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BRAINatomy, an atlas of brain damage after radiotherapy

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11 November 2020

UMCG is participating in an international study into the effect of radiotherapy on the development of the brains of young children. The study is funded by Stand Up to Cancer (SU2C) and Cancer Research UK (CRUK)  with $1 million. The aim of the study is to develop a brain ‘atlas’ to locate regions of the brain that are most sensitive to damage by radiotherapy. This international project unites researchers from the University of Manchester in the UK, St. Jude Children’s Research Hospital in the US and the UMCG in the Netherlands and will take two years.

Radiotherapy is an essential part of the treatment of brain tumours in children with over 70% surviving long term. Despite its success in the treatment of brain tumours, radiotherapy can also have a negative impact on the overall quality of life of these children. This is especially the case for cognitive and hormonal problems that are known to profoundly affect school performance, employability and independent living.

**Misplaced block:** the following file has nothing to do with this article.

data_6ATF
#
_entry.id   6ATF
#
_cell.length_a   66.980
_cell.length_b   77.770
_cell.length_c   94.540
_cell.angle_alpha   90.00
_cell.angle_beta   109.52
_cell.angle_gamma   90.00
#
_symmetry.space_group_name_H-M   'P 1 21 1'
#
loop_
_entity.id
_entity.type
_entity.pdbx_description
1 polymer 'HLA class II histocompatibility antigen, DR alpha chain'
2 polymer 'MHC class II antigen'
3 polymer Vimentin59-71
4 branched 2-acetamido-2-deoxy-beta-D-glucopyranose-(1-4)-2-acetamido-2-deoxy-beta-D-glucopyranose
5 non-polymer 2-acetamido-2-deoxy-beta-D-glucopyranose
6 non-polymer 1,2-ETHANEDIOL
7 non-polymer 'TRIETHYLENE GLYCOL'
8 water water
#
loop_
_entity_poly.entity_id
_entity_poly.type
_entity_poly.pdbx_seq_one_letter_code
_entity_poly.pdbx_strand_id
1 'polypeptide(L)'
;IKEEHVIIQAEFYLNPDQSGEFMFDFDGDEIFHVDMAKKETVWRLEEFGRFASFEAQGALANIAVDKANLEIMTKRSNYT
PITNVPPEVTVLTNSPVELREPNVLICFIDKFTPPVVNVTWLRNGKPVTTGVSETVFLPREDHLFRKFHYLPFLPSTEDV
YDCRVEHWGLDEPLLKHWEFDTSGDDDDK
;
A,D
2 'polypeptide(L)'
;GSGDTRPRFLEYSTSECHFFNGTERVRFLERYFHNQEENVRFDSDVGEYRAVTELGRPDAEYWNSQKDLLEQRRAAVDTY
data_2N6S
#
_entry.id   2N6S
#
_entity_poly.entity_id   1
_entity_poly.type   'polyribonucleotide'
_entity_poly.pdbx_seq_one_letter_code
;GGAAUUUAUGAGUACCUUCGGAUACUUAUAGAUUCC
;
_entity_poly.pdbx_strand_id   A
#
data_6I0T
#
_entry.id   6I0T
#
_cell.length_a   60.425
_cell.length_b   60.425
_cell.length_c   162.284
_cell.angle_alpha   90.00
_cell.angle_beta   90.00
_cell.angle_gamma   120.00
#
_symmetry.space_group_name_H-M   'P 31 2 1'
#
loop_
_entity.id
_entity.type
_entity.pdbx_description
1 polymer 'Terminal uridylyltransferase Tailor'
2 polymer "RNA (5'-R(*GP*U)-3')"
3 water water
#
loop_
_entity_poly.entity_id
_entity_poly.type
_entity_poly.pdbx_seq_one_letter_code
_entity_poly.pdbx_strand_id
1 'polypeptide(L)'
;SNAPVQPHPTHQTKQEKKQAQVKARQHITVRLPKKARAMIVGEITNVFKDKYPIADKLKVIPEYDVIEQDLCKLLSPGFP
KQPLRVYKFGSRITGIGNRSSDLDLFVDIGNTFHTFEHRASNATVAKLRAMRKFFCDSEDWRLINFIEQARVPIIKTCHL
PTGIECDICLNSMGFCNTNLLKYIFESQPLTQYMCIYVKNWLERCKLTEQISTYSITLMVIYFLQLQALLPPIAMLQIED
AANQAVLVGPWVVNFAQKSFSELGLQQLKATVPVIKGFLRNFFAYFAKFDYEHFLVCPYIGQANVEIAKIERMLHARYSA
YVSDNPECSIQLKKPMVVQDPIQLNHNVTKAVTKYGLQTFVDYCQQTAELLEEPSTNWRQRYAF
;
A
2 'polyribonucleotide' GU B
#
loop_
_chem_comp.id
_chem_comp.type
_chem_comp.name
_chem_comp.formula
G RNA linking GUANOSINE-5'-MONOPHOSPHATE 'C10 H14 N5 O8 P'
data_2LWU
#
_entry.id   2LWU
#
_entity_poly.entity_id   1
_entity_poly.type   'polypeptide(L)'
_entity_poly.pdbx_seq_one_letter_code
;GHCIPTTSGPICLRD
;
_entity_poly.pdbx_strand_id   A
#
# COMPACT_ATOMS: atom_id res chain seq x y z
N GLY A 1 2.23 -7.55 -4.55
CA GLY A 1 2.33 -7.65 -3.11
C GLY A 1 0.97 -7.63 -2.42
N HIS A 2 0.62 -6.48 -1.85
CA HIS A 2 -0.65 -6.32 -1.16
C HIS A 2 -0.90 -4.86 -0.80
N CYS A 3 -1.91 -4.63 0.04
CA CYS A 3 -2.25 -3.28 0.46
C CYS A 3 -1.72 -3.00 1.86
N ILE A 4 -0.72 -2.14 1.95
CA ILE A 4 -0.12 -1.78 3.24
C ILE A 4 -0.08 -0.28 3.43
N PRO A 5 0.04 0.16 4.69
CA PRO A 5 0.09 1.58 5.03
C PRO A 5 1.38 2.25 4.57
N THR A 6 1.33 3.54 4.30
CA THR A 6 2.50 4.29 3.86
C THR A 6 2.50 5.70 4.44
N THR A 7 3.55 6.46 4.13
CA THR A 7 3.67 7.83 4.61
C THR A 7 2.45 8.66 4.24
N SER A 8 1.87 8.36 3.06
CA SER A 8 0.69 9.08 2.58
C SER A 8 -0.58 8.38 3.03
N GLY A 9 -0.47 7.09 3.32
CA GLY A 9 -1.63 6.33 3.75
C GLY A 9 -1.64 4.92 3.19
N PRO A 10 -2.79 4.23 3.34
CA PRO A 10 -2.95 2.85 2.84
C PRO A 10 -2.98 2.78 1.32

The University of Manchester team, led by Martin McCabe, and the St. Jude Children’s Research Hospital team, led by Thomas Merchant, will analyse a large cohort of paediatric patients treated with conventional X-ray radiotherapy and proton beam radiotherapy. While the UMCG team, led by Lara Barazzuol, will examine how radiotherapy with X-rays and protons damages the developing brain from the brain’s structural level down to the single-cell level, and will confirm the findings from the atlas developed using patient data in animal models. This knowledge could lead to great improvements in radiotherapy clinical practice, as we are able to deliver radiotherapy increasingly accurately and could avoid sensitive areas of the brain, thus improving the quality of life of many children.

The Stand Up To Cancer-Cancer Research UK Pediatric Cancer New Discoveries Challenge supports teams focused on understanding the drivers of pediatric cancers and the usage of novel or repurposed medicines for therapeutic purposes. They support research teams to improve therapies for cancers that impact children and young people and are particularly difficult to treat. In total, three trans-Atlantic teams have been selected for funding who will - after the initial development over two years - compete for an additional two years of funding to further advance their work.